From problem-solving to strategic thinking, games are helping learners hone crucial skills that translate directly to success. The connection is clear between video gaming and future careers in technology, design, and broadcasting – and educators are finding ways to leverage this passion for learning.

It’s not that long ago when most teachers would scoff at the idea of video games as anything other than a frivolous pass time. Yet, more people are starting to see the connection between focused video game activities and cultivating a passion for technology and creative careers. Over a hundred educators recently gathered for the Curro Esports Indaba, an event merging the worlds of education and video games.

“I didn’t encounter a single bout of scepticism among the attendees, which was amazing,” says Julia Robson, founder of ENTER LAN and Acer’s Predator gaming ambassador. “I had to pinch myself, walking into a room of 175 educators wearing their gaming name on the back of their esports jerseys, custom-made for the event. That was something that really made me think, ‘Okay, this is next level’.”

Video games can encourage STEM education

Some educators knew their way around gaming, while others were new or removed from the activity. But all of them had fun while also gaining an appreciation for the time and effort that can go into a video game hobby.

Though playing games will not automatically turn a student towards a career in science, technology, engineering, or maths (STEM), there are emerging correlations between active gamers and successful careers.

Research conducted by the University of Surrey discovered that IT professionals and engineers often enjoy strategy and puzzle games, while people in managerial roles hone their organisational and planning skills in role-playing games. The study also noted a link between playing online games with others and developing soft skills sought after in modern workplaces.

Robson is not surprised by these findings. She engages with many different gamers across South Africa and the rest of the world, and says that many are in careers that started with their interest in gaming. She even has a personal link to this trend:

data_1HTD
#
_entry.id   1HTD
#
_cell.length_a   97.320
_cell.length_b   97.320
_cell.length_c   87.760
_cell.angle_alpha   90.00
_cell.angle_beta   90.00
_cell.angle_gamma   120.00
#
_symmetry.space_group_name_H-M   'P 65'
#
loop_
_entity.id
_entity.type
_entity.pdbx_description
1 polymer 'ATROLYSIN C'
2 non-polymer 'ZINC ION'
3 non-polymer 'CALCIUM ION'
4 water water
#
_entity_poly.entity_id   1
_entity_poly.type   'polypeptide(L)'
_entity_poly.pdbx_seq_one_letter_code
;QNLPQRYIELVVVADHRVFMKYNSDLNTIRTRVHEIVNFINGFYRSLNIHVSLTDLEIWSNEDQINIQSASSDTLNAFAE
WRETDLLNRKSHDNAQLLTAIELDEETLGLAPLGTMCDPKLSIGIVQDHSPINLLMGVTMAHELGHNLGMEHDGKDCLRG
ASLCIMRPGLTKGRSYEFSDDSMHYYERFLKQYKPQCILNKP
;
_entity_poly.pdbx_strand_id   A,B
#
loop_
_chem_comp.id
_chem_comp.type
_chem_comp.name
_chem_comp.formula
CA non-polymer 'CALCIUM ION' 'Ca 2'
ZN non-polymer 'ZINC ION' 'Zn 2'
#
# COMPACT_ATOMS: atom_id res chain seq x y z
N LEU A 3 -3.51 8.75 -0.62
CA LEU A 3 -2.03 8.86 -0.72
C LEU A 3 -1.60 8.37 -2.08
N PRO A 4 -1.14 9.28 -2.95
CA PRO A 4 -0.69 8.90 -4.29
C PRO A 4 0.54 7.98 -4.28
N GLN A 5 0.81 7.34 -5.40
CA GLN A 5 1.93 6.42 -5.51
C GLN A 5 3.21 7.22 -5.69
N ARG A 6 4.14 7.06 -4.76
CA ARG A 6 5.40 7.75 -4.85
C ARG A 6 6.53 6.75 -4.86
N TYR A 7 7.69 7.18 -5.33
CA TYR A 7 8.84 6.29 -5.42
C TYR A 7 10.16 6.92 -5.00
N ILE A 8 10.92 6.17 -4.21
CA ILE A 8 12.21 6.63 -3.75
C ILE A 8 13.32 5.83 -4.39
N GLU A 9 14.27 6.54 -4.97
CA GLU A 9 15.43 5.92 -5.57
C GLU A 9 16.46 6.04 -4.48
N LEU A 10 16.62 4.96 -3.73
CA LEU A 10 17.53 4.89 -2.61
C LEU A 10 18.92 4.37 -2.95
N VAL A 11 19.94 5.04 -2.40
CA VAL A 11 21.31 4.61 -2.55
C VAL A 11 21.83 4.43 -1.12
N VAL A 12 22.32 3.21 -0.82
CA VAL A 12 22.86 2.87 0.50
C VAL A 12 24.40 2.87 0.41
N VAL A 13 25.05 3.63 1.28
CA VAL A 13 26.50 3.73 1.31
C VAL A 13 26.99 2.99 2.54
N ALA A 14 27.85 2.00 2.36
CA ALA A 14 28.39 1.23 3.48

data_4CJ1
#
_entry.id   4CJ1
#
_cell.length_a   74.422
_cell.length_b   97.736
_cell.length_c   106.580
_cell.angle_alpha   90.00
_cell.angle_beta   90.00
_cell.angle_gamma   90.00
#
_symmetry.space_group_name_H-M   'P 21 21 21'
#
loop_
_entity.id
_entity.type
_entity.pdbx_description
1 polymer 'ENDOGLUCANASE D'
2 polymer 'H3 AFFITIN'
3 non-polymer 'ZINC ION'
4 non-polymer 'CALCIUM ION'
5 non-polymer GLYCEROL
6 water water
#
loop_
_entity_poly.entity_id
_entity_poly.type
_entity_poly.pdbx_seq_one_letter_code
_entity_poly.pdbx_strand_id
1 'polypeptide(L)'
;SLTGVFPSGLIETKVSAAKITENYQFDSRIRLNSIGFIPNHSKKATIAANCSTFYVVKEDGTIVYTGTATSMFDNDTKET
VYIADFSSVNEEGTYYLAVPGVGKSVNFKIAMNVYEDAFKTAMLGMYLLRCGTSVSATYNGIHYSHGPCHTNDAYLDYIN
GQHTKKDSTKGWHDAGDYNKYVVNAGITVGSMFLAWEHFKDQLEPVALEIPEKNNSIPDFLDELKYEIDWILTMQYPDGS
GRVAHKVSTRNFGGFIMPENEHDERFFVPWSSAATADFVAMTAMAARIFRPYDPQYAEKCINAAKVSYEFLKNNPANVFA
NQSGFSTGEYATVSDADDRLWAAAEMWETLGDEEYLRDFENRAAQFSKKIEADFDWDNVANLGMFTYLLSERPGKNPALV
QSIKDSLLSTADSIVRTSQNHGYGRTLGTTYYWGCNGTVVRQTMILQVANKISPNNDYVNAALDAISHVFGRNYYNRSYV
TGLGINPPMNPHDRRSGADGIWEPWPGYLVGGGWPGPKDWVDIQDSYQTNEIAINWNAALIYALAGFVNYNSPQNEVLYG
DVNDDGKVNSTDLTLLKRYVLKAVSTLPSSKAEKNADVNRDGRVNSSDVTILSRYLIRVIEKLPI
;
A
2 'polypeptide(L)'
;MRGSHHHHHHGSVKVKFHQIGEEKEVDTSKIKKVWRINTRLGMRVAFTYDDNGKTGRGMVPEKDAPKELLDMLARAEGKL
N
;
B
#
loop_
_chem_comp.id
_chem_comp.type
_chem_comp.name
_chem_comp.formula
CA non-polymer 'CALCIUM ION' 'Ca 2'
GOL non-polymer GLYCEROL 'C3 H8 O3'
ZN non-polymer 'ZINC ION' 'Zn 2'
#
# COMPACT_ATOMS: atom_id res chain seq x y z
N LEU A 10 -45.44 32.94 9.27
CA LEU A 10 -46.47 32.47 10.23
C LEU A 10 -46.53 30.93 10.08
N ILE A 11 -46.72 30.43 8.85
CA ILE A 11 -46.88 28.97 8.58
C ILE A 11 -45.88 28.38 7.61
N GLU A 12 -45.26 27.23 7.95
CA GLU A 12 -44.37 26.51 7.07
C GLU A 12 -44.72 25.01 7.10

“My brother was a major World of Warcraft player. Gaming ultimately taught him that he could push himself into a space of learning and adaptation. The more knowledge you can acquire, the more you know, comprehend and understand. That gave him an edge to the point now where he’s currently busy with his masters in physics.”

Tips to mix education and gaming

Not all games or gaming experiences are conducive to helping young minds expand their horizons. What should educators look for if they want to leverage video games?

* Try it yourself: Teachers who feel removed from gaming should take the plunge. Find out which games are popular with their students and try those for themselves. If they don’t have a gaming PC or console, contact a gaming organisation such as ENTER LAN or speak to facilitators like Acer For Education about arranging a gaming session.

* Look at the possibilities: Gaming and its related activities can encourage different skill sets, such as teamwork, problem-solving, and design thinking, and peripheral tasks, such as broadcasting, designing visual assets, programming, robotics, and competing with an athletic mindset. Which skills are relevant to the classroom?

* Choose Games with Educational Value: Select games that make sense for the right lessons. If the topic is history, consider games set in historical settings, such as strategy titles and city builders. Promote collaboration with communal games, competitive games for team play, or creative expression through design-orientated games. Games can also help students grasp programming, robotics, or AI, even the fundamentals of gardening, biological systems, and more.

* Host Gaming Clubs or Competitions: The value of games is not just in playing them. Gaming clubs create social, safe, and inclusive environments for learners. Examples include promoting competitiveness through esports teams, fostering collaboration in shared multiplayer worlds, building teamwork with strategy and puzzle events, and hosting communal worlds on school servers.

* Create a safe environment: Many educators are concerned about online safety and cyberbullying. Building classroom gaming groups and school clubs provide welcoming spaces where students can socialise and experiment without those risks. Create a code of conduct, educate students on online safety, and encourage parents to be involved.

There are great online resources on creating a gaming club at schools. Educators can also contact Acer For Education, ENTER LAN, and edutech groups such as Schoolscape, Curro Esports, and InnovateEDU.

Video games help students understand their options

Video games help learners understand the connected world. As their options expand, they start to connect the pieces and wield technology to build their futures. Gaming has been a big catalyst for Robson, introducing her to the wider opportunities computers present.

“Gaming brings us closer to the online world and gives a lot more understanding of how technology works. Prior to playing video games, I didn’t understand the first thing about a graphics card, a CPU, or how a computer works. And now I can run a LAN company, create content, and use digital tools in all aspects of my life. There’s a lot that comes from this gaming space. Even as a hobby, with the right structure it develops so much.”

That structure can manifest through the discipline of esports playing Valorent, the teamwork in games like Minecraft, or even learning the basics of software programming in Roblox. Educators can use video games to help their students prepare for tomorrow in fun and engaging ways.